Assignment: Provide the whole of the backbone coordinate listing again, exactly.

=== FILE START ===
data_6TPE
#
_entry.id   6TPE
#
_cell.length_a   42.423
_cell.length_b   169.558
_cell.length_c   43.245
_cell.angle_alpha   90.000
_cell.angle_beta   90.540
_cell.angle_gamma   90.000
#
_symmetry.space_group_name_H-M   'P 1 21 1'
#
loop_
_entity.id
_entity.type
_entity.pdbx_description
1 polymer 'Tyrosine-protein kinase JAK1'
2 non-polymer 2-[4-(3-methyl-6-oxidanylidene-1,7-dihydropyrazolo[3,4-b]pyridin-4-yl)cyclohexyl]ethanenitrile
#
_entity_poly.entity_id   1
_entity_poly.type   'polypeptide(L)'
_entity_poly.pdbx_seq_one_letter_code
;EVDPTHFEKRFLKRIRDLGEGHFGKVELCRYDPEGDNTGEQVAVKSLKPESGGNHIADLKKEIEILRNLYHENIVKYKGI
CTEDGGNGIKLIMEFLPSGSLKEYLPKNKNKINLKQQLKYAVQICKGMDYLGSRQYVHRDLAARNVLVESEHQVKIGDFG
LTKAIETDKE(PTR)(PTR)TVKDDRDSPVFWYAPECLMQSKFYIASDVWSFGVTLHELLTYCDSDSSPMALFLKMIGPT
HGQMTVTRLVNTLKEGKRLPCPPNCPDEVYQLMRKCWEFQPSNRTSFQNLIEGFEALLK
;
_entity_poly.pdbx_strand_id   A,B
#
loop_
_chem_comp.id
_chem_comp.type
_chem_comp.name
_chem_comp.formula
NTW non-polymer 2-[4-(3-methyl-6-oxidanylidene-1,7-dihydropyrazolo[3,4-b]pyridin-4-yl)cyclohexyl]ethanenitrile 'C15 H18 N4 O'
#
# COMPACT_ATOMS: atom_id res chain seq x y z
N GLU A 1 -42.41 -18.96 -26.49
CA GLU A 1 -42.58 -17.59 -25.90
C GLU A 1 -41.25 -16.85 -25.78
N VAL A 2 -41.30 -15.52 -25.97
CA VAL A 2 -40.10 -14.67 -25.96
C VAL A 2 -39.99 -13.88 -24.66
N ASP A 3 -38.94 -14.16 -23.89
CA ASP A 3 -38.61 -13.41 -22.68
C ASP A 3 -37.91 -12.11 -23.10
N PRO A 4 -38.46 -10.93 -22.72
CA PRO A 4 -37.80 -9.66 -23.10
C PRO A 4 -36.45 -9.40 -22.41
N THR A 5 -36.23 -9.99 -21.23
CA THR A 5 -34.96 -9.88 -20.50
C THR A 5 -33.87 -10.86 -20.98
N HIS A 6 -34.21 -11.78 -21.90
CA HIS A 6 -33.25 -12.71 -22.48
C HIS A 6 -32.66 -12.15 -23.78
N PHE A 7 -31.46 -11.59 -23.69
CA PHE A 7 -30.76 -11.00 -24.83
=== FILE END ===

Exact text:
data_6TPE
#
_entry.id   6TPE
#
_cell.length_a   42.423
_cell.length_b   169.558
_cell.length_c   43.245
_cell.angle_alpha   90.000
_cell.angle_beta   90.540
_cell.angle_gamma   90.000
#
_symmetry.space_group_name_H-M   'P 1 21 1'
#
loop_
_entity.id
_entity.type
_entity.pdbx_description
1 polymer 'Tyrosine-protein kinase JAK1'
2 non-polymer 2-[4-(3-methyl-6-oxidanylidene-1,7-dihydropyrazolo[3,4-b]pyridin-4-yl)cyclohexyl]ethanenitrile
#
_entity_poly.entity_id   1
_entity_poly.type   'polypeptide(L)'
_entity_poly.pdbx_seq_one_letter_code
;EVDPTHFEKRFLKRIRDLGEGHFGKVELCRYDPEGDNTGEQVAVKSLKPESGGNHIADLKKEIEILRNLYHENIVKYKGI
CTEDGGNGIKLIMEFLPSGSLKEYLPKNKNKINLKQQLKYAVQICKGMDYLGSRQYVHRDLAARNVLVESEHQVKIGDFG
LTKAIETDKE(PTR)(PTR)TVKDDRDSPVFWYAPECLMQSKFYIASDVWSFGVTLHELLTYCDSDSSPMALFLKMIGPT
HGQMTVTRLVNTLKEGKRLPCPPNCPDEVYQLMRKCWEFQPSNRTSFQNLIEGFEALLK
;
_entity_poly.pdbx_strand_id   A,B
#
loop_
_chem_comp.id
_chem_comp.type
_chem_comp.name
_chem_comp.formula
NTW non-polymer 2-[4-(3-methyl-6-oxidanylidene-1,7-dihydropyrazolo[3,4-b]pyridin-4-yl)cyclohexyl]ethanenitrile 'C15 H18 N4 O'
#
# COMPACT_ATOMS: atom_id res chain seq x y z
N GLU A 1 -42.41 -18.96 -26.49
CA GLU A 1 -42.58 -17.59 -25.90
C GLU A 1 -41.25 -16.85 -25.78
N VAL A 2 -41.30 -15.52 -25.97
CA VAL A 2 -40.10 -14.67 -25.96
C VAL A 2 -39.99 -13.88 -24.66
N ASP A 3 -38.94 -14.16 -23.89
CA ASP A 3 -38.61 -13.41 -22.68
C ASP A 3 -37.91 -12.11 -23.10
N PRO A 4 -38.46 -10.93 -22.72
CA PRO A 4 -37.80 -9.66 -23.10
C PRO A 4 -36.45 -9.40 -22.41
N THR A 5 -36.23 -9.99 -21.23
CA THR A 5 -34.96 -9.88 -20.50
C THR A 5 -33.87 -10.86 -20.98
N HIS A 6 -34.21 -11.78 -21.90
CA HIS A 6 -33.25 -12.71 -22.48
C HIS A 6 -32.66 -12.15 -23.78
N PHE A 7 -31.46 -11.59 -23.69
CA PHE A 7 -30.76 -11.00 -24.83